Most mothers who die during pregnancy or the postpartum period have identified co-morbidities or vulnerabilities, meaning that they will be cared for in many different settings, by many different professionals who are not necessarily specialists in caring for pregnant/recently pregnant women. (MBRRACE 2017 & 2018). Many professionals come into contact with seriously unwell women, meaning there are multiple opportunities to improve care, communication between teams, rapid recognition and referral of women who are unwell. For example – in the latest MBRRACE (2018) confidential enquiry into women who died – of those who gave birth, 16% did so in an emergency department or an ambulance.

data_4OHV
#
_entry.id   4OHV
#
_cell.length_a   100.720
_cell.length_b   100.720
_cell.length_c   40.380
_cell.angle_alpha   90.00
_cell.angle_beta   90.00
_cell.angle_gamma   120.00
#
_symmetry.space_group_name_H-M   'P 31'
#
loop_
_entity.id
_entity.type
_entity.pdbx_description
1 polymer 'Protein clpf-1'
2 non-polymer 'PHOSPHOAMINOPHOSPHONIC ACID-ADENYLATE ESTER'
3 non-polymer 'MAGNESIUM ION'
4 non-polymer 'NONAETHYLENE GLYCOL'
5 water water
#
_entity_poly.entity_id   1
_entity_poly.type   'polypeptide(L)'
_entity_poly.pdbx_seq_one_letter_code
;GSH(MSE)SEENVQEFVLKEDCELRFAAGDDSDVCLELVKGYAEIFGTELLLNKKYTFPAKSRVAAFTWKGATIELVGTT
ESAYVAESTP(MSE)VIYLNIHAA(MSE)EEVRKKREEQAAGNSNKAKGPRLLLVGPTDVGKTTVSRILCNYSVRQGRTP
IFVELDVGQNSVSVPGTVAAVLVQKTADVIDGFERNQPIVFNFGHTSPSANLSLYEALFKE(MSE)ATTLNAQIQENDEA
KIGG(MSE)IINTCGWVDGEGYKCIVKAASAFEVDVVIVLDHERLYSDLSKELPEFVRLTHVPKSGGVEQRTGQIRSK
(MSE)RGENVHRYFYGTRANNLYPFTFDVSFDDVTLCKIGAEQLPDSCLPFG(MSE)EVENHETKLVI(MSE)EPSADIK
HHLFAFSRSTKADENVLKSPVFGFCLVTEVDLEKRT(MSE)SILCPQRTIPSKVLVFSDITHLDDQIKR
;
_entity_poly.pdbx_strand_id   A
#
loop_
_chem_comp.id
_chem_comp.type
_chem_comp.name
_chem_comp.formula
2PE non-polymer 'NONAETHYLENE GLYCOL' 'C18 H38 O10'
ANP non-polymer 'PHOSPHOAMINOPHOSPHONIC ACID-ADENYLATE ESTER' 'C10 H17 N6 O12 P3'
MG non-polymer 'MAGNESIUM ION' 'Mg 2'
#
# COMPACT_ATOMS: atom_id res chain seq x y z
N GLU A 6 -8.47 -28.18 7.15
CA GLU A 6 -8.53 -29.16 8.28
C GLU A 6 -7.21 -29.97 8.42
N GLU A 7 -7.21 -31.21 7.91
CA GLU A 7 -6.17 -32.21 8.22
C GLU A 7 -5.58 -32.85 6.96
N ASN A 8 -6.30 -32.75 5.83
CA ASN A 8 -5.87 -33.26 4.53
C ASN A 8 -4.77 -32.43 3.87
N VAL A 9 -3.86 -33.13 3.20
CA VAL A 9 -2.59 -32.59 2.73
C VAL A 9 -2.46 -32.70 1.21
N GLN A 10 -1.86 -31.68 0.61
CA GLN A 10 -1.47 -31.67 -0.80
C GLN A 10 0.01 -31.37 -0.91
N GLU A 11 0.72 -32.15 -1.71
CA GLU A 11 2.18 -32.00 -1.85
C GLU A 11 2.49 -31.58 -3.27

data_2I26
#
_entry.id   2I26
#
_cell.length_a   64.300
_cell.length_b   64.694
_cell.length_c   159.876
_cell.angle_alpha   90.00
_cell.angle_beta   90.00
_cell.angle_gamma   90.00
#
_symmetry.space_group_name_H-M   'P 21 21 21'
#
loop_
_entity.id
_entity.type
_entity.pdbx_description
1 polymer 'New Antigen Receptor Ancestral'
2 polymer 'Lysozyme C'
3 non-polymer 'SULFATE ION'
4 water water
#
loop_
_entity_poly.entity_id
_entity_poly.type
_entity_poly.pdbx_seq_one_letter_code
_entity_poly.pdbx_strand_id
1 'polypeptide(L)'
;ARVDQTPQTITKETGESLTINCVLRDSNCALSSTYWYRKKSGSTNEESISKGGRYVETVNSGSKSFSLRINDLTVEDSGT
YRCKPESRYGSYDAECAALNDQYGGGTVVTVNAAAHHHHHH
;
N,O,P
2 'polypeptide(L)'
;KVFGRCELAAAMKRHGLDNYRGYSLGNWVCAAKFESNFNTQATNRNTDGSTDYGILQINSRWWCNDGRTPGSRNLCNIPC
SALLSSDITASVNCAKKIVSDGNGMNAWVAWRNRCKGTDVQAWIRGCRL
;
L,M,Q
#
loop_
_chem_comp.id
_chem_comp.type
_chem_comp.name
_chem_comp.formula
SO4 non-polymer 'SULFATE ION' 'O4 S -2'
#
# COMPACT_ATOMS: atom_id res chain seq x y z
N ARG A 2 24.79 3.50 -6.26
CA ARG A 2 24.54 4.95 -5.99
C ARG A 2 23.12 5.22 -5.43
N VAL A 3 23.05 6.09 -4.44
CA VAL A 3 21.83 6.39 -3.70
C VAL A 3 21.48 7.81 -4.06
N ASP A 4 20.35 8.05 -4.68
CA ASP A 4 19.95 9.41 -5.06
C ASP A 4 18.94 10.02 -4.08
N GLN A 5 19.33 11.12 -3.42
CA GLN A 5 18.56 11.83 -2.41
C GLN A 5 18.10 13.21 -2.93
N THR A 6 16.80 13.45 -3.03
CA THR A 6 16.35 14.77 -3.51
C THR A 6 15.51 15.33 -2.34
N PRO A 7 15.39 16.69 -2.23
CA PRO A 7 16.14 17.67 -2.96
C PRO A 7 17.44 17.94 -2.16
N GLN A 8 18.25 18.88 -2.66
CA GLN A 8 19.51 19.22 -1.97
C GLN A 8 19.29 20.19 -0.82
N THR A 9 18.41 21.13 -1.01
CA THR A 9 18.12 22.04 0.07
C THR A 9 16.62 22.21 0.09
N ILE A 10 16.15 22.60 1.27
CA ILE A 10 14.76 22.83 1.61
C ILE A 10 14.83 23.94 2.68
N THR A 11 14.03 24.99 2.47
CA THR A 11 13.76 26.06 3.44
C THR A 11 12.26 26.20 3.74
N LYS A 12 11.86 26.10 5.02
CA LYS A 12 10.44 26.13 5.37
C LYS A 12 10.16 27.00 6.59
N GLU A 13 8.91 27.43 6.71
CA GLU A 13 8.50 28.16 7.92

Recommendations for Improvements

From the extensive research there have now been multiple reports which recommended training in caring for women, during pregnancy or postpartum, for non-specialists. Most recently, the Enhanced Maternal Care guidelines (RCoA, 2018) stated that education and training in the care of women who are acutely deteriorating/critically ill, is essential for all teams involved in maternity care. In this report (and others), there is also an emphasis on care at the ‘right place at the right time’ and equal access to care for maternity patients (RcoA, 2018; MBRRACE 2017; Better Births 2016).

“Several previous reports have highlighted that critical care is a management modality not a place and should be provided wherever the woman is located and should not be delayed by bed availability on the critical care unit.” – MBRRACE 2017